Contrary to the popular belief about penguins, seals, and some mysterious land creatures inhabiting Antarctica, the largest terrestrial animal native to Antarctica is an insect which is only two mm in length. This is primarily because the harsh environment of the Antarctic region is impossible to survive in for almost any terrestrial being. Though penguins and seals are spotted at times on the shores, they don’t really live there; they just visit! Even the seabirds we see in the documentaries on television or the Internet are mere visitors and not purely native to Antarctica. The reason why the Belgica Antarctica survives the harsh climate is that it burrows itself one cm under the ice sheet and can survive in it for well over 10 months, and it can survive even if 70% of its body water is lost! (1, 2, 3)


5. There is a volcano in Antarctica named Mt. Erebus, which is the most active one in the South Pole and is covered in crystals that get ejected out of the mountain in the form of glassy, volcanic bombs.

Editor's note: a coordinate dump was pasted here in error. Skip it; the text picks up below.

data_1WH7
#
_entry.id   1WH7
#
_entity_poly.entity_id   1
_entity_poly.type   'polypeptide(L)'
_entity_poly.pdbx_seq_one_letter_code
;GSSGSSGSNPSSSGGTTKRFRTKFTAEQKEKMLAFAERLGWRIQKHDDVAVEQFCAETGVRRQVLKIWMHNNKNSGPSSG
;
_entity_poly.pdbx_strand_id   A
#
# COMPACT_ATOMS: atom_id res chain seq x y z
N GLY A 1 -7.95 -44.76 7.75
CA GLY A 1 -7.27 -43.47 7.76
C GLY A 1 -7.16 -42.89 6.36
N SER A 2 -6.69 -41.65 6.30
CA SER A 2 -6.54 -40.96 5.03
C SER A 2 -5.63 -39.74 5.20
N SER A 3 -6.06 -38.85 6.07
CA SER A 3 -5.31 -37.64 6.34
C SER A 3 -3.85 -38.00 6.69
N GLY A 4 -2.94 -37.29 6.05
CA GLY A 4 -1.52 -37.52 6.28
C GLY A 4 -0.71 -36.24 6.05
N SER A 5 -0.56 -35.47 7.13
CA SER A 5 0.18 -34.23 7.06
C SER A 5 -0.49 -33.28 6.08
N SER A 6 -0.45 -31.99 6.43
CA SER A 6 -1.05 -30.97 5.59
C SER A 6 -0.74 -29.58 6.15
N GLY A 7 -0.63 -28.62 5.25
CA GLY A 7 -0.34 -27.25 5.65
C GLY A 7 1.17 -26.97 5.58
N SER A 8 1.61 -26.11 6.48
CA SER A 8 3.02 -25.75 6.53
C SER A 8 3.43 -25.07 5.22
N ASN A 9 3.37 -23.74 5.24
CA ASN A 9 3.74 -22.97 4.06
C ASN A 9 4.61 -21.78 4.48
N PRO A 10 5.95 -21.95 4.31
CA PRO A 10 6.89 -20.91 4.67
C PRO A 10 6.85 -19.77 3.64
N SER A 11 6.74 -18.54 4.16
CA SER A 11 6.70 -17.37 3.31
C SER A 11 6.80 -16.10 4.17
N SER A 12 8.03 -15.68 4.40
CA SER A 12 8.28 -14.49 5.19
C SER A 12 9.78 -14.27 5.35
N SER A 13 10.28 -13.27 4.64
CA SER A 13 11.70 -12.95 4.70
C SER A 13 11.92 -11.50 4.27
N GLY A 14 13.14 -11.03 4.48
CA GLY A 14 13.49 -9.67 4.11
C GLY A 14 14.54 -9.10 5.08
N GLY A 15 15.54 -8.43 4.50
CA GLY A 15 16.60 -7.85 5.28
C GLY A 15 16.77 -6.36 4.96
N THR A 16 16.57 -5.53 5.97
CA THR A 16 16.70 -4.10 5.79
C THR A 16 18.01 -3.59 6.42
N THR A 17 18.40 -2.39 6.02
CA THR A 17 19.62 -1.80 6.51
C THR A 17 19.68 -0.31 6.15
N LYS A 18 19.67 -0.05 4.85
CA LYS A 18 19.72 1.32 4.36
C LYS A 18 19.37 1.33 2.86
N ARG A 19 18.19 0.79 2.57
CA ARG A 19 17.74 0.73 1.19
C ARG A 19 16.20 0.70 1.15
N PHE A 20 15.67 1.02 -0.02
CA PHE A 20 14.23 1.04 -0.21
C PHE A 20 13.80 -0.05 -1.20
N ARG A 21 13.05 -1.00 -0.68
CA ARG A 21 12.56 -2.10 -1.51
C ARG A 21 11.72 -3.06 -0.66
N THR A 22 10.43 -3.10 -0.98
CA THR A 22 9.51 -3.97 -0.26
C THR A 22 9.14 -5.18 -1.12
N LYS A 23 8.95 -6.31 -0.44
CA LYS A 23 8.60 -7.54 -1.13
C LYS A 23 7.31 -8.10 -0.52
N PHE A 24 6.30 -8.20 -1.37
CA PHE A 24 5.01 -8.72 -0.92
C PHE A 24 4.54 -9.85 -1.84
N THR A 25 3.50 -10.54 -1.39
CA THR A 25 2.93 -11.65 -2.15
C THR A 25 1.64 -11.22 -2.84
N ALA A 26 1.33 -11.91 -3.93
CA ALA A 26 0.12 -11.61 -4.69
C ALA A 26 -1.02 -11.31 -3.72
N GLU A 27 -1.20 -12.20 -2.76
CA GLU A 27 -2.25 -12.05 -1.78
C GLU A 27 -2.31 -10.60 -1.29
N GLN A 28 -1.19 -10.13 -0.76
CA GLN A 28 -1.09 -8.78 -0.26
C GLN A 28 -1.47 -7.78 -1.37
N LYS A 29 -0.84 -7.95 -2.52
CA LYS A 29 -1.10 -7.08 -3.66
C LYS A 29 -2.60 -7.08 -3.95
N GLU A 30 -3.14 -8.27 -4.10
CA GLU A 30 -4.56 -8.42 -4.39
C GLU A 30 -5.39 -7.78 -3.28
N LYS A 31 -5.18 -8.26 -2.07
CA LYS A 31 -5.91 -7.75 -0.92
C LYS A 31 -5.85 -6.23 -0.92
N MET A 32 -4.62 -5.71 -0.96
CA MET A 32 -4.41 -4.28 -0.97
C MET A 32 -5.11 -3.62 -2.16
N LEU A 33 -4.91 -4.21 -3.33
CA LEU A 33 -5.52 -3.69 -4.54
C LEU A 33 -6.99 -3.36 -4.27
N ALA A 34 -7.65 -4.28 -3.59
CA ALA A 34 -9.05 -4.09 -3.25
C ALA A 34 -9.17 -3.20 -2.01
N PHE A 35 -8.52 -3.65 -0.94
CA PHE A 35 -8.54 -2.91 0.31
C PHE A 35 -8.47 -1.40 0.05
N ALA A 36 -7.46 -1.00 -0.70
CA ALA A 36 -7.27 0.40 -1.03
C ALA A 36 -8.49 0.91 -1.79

Image credits: Rob Lavinsky via,

Mt. Erebus is the most active volcano in the southern hemisphere and is the current eruptive zone of the Erebus Hotspot. Though covered with glaciers throughout the year, Mt. Erebus is still pretty hot and holds a lava lake, and it occasionally erupts spitting the crystals grown in the magma for years. Well, if you can collect these crystals and make jewelry out of it, you might earn a lot of money, but be careful as the Mt. Erebus is the most explosive volcano in Antarctica. (1, 2)

6. Antarctica houses one of the saltiest bodies of water on this planet by the name of “The Don Juan Pond,” and this pond maintains its liquid state even in the coldest days of the South Pole.